Music historian and collector Jeff Gold made a "major discovery" in a Greenwich Village apartment building that used to house a recording studio, he wrote on the Record Mecca blog.
Stowed away in a small closet in a loft above a bedroom that nearly went unnoticed were two boxes labeled "Old Records."
Contained within these boxes were 149 never-before-heard Bob Dylan acetates, or recordings, left untouched for roughly 40 years.
Essentially, an acetate is the raw material of what would ultimately become a vinyl record. However, after "20 or 30 plays," the sound quality recedes. What's notable about these particular acetates is that they're reportedly in excellent condition.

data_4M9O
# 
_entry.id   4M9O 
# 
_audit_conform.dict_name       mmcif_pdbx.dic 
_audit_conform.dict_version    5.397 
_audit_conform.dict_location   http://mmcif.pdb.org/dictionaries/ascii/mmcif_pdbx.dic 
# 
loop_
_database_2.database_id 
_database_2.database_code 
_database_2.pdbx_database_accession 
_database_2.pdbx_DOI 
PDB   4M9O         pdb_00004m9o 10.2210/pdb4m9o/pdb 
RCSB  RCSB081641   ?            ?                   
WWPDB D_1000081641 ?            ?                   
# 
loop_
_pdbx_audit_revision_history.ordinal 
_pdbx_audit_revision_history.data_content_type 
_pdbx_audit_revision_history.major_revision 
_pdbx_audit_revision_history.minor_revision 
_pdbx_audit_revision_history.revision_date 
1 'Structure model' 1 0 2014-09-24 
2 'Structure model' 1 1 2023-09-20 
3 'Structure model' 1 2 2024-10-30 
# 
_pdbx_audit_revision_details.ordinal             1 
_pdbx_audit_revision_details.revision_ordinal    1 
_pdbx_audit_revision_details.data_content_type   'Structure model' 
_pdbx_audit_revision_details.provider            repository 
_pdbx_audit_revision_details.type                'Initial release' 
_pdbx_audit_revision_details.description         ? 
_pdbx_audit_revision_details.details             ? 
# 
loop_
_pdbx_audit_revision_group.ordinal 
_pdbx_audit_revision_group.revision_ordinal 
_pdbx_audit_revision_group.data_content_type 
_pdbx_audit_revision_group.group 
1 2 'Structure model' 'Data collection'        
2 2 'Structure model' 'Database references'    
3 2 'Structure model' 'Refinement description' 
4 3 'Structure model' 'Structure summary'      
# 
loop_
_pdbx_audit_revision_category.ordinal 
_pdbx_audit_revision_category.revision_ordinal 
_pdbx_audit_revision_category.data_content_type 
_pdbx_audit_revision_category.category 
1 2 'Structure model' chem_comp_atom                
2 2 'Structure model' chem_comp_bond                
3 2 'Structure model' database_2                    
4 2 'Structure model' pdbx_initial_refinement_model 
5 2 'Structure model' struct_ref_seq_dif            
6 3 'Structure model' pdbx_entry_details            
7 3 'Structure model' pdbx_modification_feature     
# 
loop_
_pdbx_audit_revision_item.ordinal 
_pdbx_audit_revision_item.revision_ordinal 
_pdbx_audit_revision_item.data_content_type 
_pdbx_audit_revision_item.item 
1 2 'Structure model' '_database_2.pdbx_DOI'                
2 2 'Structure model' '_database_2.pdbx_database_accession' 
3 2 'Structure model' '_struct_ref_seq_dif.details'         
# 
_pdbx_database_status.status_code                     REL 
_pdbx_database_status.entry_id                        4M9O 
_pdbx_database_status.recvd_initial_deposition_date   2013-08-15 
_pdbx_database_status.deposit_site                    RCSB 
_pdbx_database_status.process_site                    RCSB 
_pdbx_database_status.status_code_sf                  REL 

Dylan worked in that studio between 1969 and 1972, where he recorded Nashville Skyline, Self Portrait, and New Morning.
Many of the tracks found on the acetates were unreleased versions of songs from the recording sessions of those three albums.
"We discovered many of the acetates were unreleased versions of songs, in some cases with different overdubs, sometimes without any overdubs, many with different mixes, different edits and in a few cases completely unreleased and unknown versions. There are outtakes too, including electric versions of Johnny Cash's "Ring of Fire" and "Folsom Prison Blues" recorded during the Self Portrait sessions, and a gospel tinged version of "Tomorrow is Such a Long Time" recorded during the New Morning sessions."